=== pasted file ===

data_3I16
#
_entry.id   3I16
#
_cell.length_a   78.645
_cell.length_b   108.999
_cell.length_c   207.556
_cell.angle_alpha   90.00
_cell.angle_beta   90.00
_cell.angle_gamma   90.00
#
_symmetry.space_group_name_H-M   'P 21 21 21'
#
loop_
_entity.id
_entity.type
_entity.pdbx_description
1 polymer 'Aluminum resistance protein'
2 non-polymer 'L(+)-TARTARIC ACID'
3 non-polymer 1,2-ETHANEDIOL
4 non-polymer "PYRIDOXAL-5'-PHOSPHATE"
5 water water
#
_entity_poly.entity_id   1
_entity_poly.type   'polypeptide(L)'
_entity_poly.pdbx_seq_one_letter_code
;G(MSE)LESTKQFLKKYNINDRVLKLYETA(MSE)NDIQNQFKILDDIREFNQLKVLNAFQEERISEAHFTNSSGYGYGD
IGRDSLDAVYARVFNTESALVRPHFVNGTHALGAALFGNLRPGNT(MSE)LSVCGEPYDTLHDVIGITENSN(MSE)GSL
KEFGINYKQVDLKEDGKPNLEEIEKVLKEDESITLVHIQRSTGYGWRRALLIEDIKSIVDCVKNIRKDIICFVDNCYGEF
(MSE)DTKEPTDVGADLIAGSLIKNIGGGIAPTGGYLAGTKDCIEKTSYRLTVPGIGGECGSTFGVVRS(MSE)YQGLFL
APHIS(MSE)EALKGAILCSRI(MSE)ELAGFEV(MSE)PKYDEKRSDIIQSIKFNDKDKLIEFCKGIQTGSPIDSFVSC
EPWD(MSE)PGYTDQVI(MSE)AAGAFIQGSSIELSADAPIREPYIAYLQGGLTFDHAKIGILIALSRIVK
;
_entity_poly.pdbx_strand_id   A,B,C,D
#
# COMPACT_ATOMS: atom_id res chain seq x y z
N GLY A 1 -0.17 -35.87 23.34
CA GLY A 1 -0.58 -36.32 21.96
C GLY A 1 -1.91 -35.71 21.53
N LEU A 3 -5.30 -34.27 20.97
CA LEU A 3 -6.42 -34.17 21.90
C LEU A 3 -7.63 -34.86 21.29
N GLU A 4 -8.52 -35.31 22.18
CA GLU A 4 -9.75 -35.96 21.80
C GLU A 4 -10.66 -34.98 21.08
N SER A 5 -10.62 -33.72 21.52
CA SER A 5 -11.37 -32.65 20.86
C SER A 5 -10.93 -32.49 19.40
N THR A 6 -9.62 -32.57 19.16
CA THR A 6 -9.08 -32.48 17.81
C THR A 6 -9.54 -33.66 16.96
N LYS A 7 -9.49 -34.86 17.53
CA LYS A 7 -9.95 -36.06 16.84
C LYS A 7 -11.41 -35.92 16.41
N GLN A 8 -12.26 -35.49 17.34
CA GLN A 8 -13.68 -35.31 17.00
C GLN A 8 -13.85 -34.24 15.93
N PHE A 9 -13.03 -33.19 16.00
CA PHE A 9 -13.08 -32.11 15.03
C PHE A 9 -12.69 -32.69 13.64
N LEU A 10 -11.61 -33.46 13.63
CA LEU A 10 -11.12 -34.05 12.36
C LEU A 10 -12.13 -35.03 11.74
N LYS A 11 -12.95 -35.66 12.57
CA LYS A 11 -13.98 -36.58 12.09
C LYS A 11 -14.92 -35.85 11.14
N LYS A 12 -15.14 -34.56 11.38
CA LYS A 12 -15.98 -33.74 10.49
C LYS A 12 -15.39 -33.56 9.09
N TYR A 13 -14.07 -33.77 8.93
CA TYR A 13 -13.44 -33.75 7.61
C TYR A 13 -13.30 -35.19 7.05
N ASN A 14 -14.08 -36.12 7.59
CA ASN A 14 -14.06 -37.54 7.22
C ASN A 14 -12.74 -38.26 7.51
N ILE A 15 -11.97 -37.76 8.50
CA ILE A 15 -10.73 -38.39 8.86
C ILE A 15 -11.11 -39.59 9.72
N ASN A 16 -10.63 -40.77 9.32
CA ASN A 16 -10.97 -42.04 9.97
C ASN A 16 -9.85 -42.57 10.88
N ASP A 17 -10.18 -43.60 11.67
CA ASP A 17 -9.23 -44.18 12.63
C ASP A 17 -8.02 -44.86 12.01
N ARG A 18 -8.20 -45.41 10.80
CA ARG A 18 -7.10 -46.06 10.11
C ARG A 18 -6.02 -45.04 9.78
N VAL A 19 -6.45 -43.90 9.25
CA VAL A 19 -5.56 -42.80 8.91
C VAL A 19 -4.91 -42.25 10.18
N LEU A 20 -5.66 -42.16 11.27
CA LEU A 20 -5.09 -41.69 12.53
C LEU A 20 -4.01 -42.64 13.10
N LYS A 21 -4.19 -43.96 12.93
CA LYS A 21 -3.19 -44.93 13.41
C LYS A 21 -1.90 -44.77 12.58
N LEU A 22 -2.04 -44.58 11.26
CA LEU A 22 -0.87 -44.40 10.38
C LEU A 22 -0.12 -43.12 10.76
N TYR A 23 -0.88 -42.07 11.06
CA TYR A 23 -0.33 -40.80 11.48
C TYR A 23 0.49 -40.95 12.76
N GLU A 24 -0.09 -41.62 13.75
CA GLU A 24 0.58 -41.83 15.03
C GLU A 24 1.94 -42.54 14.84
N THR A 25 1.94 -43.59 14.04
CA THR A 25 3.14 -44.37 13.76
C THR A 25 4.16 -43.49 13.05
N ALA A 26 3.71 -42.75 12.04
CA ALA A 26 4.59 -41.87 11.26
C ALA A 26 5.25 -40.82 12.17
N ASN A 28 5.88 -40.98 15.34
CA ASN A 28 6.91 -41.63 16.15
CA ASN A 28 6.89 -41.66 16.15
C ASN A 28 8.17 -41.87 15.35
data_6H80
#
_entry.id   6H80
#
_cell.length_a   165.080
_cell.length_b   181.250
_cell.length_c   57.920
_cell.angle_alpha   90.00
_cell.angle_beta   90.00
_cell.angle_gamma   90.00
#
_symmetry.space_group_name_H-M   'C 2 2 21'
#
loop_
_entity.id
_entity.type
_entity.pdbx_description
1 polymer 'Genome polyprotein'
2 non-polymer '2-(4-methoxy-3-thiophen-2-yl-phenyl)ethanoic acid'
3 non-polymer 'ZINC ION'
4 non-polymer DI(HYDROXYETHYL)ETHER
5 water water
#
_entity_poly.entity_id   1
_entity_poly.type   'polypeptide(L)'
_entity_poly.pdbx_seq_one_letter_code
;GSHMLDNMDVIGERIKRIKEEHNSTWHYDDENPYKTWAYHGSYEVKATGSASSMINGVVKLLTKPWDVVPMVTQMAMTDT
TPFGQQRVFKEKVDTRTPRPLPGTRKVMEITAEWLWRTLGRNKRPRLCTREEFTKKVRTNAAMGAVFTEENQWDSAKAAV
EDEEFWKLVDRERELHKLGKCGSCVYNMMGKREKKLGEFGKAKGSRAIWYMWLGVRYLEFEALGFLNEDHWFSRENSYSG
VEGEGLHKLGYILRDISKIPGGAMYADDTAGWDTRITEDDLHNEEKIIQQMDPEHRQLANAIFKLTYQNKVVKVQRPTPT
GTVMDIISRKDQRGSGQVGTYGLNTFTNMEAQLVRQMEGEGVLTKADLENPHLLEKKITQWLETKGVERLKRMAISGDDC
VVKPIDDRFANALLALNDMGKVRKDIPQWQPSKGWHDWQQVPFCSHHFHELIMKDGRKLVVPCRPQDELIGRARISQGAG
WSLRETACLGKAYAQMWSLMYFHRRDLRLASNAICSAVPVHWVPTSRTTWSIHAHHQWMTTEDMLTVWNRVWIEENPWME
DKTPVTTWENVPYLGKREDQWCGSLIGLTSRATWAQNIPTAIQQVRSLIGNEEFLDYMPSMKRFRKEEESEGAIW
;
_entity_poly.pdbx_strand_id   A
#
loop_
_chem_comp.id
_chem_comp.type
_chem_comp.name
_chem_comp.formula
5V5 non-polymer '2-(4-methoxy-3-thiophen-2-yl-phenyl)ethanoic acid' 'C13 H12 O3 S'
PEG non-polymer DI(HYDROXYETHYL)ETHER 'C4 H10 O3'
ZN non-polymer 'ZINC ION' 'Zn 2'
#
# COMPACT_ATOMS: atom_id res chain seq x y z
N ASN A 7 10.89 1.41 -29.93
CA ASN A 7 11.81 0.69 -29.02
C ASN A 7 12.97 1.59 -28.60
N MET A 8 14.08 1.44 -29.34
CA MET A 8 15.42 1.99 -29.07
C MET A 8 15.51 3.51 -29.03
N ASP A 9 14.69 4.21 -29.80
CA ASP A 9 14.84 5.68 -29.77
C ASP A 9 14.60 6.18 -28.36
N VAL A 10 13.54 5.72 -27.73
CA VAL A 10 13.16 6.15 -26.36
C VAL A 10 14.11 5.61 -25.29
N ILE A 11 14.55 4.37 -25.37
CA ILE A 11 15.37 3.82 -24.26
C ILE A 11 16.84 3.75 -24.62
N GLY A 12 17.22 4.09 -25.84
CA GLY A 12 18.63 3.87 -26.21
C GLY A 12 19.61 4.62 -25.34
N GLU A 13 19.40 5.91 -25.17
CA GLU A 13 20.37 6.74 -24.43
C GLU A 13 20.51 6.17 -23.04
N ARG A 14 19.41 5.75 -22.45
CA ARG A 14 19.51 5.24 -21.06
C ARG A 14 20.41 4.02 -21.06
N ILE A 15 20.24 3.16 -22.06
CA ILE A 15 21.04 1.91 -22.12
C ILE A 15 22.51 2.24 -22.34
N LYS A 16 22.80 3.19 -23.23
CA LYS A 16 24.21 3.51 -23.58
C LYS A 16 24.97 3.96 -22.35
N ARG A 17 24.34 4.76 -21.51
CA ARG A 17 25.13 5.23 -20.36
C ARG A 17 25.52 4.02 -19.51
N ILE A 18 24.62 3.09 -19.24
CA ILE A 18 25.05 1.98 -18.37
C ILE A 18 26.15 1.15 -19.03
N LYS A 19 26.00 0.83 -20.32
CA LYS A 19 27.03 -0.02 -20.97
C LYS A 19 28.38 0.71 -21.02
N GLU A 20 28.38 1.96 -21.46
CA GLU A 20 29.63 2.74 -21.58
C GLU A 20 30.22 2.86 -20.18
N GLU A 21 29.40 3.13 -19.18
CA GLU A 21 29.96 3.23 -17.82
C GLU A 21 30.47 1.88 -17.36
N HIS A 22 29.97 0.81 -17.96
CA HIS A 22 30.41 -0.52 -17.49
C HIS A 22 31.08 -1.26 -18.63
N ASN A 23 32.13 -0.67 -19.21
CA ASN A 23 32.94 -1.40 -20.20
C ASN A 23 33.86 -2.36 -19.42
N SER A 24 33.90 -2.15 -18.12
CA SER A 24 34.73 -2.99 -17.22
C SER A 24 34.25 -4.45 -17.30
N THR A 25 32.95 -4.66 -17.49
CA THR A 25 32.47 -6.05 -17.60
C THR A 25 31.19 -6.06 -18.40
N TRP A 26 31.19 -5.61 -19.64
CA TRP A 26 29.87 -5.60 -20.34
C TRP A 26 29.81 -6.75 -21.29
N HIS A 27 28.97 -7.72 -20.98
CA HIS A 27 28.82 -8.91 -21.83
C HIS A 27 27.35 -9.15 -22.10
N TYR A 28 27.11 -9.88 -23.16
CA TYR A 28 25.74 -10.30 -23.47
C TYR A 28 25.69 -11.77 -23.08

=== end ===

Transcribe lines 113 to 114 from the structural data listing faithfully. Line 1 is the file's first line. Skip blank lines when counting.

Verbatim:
CA ASN A 28 6.91 -41.63 16.15
CA ASN A 28 6.89 -41.66 16.15